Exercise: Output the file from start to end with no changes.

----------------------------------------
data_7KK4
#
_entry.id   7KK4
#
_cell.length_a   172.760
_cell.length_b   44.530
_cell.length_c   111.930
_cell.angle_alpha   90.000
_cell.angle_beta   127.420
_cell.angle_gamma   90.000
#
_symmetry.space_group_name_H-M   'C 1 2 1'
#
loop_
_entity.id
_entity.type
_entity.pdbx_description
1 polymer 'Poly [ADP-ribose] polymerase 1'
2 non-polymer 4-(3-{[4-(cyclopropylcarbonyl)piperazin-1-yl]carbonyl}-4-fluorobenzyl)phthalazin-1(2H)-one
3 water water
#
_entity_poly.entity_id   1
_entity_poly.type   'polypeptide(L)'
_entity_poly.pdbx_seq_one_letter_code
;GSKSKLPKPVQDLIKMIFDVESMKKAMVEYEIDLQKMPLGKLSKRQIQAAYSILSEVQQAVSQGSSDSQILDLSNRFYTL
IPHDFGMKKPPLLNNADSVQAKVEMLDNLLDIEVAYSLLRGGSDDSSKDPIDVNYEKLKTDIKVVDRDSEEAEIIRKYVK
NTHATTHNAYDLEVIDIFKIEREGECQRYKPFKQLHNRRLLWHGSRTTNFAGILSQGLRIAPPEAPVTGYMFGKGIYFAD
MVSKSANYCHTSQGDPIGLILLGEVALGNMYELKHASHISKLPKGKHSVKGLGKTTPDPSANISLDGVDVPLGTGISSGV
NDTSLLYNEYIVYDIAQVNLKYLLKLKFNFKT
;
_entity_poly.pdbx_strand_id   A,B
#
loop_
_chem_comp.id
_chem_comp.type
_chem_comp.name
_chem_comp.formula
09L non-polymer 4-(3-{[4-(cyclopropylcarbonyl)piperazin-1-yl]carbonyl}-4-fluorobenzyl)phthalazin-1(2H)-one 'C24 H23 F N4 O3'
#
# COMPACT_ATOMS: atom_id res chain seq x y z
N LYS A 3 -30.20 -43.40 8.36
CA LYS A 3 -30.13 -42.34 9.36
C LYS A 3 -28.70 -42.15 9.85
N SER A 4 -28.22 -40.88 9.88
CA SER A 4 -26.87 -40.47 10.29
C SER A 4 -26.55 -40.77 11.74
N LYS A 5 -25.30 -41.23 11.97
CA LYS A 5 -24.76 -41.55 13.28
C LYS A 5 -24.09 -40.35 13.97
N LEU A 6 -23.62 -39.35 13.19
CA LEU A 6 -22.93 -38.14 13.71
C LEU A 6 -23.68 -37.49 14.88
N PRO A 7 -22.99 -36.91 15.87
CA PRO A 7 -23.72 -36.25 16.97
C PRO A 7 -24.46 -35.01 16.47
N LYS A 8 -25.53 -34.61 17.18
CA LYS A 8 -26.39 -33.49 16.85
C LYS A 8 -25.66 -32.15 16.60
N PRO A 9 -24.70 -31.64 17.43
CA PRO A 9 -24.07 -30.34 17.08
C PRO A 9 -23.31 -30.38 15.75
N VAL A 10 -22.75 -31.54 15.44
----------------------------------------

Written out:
data_7KK4
#
_entry.id   7KK4
#
_cell.length_a   172.760
_cell.length_b   44.530
_cell.length_c   111.930
_cell.angle_alpha   90.000
_cell.angle_beta   127.420
_cell.angle_gamma   90.000
#
_symmetry.space_group_name_H-M   'C 1 2 1'
#
loop_
_entity.id
_entity.type
_entity.pdbx_description
1 polymer 'Poly [ADP-ribose] polymerase 1'
2 non-polymer 4-(3-{[4-(cyclopropylcarbonyl)piperazin-1-yl]carbonyl}-4-fluorobenzyl)phthalazin-1(2H)-one
3 water water
#
_entity_poly.entity_id   1
_entity_poly.type   'polypeptide(L)'
_entity_poly.pdbx_seq_one_letter_code
;GSKSKLPKPVQDLIKMIFDVESMKKAMVEYEIDLQKMPLGKLSKRQIQAAYSILSEVQQAVSQGSSDSQILDLSNRFYTL
IPHDFGMKKPPLLNNADSVQAKVEMLDNLLDIEVAYSLLRGGSDDSSKDPIDVNYEKLKTDIKVVDRDSEEAEIIRKYVK
NTHATTHNAYDLEVIDIFKIEREGECQRYKPFKQLHNRRLLWHGSRTTNFAGILSQGLRIAPPEAPVTGYMFGKGIYFAD
MVSKSANYCHTSQGDPIGLILLGEVALGNMYELKHASHISKLPKGKHSVKGLGKTTPDPSANISLDGVDVPLGTGISSGV
NDTSLLYNEYIVYDIAQVNLKYLLKLKFNFKT
;
_entity_poly.pdbx_strand_id   A,B
#
loop_
_chem_comp.id
_chem_comp.type
_chem_comp.name
_chem_comp.formula
09L non-polymer 4-(3-{[4-(cyclopropylcarbonyl)piperazin-1-yl]carbonyl}-4-fluorobenzyl)phthalazin-1(2H)-one 'C24 H23 F N4 O3'
#
# COMPACT_ATOMS: atom_id res chain seq x y z
N LYS A 3 -30.20 -43.40 8.36
CA LYS A 3 -30.13 -42.34 9.36
C LYS A 3 -28.70 -42.15 9.85
N SER A 4 -28.22 -40.88 9.88
CA SER A 4 -26.87 -40.47 10.29
C SER A 4 -26.55 -40.77 11.74
N LYS A 5 -25.30 -41.23 11.97
CA LYS A 5 -24.76 -41.55 13.28
C LYS A 5 -24.09 -40.35 13.97
N LEU A 6 -23.62 -39.35 13.19
CA LEU A 6 -22.93 -38.14 13.71
C LEU A 6 -23.68 -37.49 14.88
N PRO A 7 -22.99 -36.91 15.87
CA PRO A 7 -23.72 -36.25 16.97
C PRO A 7 -24.46 -35.01 16.47
N LYS A 8 -25.53 -34.61 17.18
CA LYS A 8 -26.39 -33.49 16.85
C LYS A 8 -25.66 -32.15 16.60
N PRO A 9 -24.70 -31.64 17.43
CA PRO A 9 -24.07 -30.34 17.08
C PRO A 9 -23.31 -30.38 15.75
N VAL A 10 -22.75 -31.54 15.44